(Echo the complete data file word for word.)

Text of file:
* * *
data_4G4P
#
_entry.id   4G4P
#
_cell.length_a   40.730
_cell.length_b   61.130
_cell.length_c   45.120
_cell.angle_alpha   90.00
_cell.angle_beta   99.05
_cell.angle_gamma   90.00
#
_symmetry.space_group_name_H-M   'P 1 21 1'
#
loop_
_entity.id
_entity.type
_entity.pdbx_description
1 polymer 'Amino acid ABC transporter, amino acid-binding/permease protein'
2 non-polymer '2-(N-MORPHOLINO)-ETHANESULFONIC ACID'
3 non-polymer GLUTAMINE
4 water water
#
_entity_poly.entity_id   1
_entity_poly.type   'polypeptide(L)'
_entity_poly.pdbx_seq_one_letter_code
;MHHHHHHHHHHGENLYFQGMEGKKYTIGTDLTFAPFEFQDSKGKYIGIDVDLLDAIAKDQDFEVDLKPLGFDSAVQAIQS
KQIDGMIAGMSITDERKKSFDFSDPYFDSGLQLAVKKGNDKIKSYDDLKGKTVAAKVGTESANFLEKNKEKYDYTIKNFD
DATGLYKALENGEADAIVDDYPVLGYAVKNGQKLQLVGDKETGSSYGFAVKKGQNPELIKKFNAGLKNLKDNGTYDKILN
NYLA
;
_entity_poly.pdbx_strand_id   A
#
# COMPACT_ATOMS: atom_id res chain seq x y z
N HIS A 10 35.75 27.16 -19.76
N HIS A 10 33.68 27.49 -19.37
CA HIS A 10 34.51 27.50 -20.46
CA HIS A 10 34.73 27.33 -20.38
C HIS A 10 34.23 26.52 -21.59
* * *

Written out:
data_4G4P
#
_entry.id   4G4P
#
_cell.length_a   40.730
_cell.length_b   61.130
_cell.length_c   45.120
_cell.angle_alpha   90.00
_cell.angle_beta   99.05
_cell.angle_gamma   90.00
#
_symmetry.space_group_name_H-M   'P 1 21 1'
#
loop_
_entity.id
_entity.type
_entity.pdbx_description
1 polymer 'Amino acid ABC transporter, amino acid-binding/permease protein'
2 non-polymer '2-(N-MORPHOLINO)-ETHANESULFONIC ACID'
3 non-polymer GLUTAMINE
4 water water
#
_entity_poly.entity_id   1
_entity_poly.type   'polypeptide(L)'
_entity_poly.pdbx_seq_one_letter_code
;MHHHHHHHHHHGENLYFQGMEGKKYTIGTDLTFAPFEFQDSKGKYIGIDVDLLDAIAKDQDFEVDLKPLGFDSAVQAIQS
KQIDGMIAGMSITDERKKSFDFSDPYFDSGLQLAVKKGNDKIKSYDDLKGKTVAAKVGTESANFLEKNKEKYDYTIKNFD
DATGLYKALENGEADAIVDDYPVLGYAVKNGQKLQLVGDKETGSSYGFAVKKGQNPELIKKFNAGLKNLKDNGTYDKILN
NYLA
;
_entity_poly.pdbx_strand_id   A
#
# COMPACT_ATOMS: atom_id res chain seq x y z
N HIS A 10 35.75 27.16 -19.76
N HIS A 10 33.68 27.49 -19.37
CA HIS A 10 34.51 27.50 -20.46
CA HIS A 10 34.73 27.33 -20.38
C HIS A 10 34.23 26.52 -21.59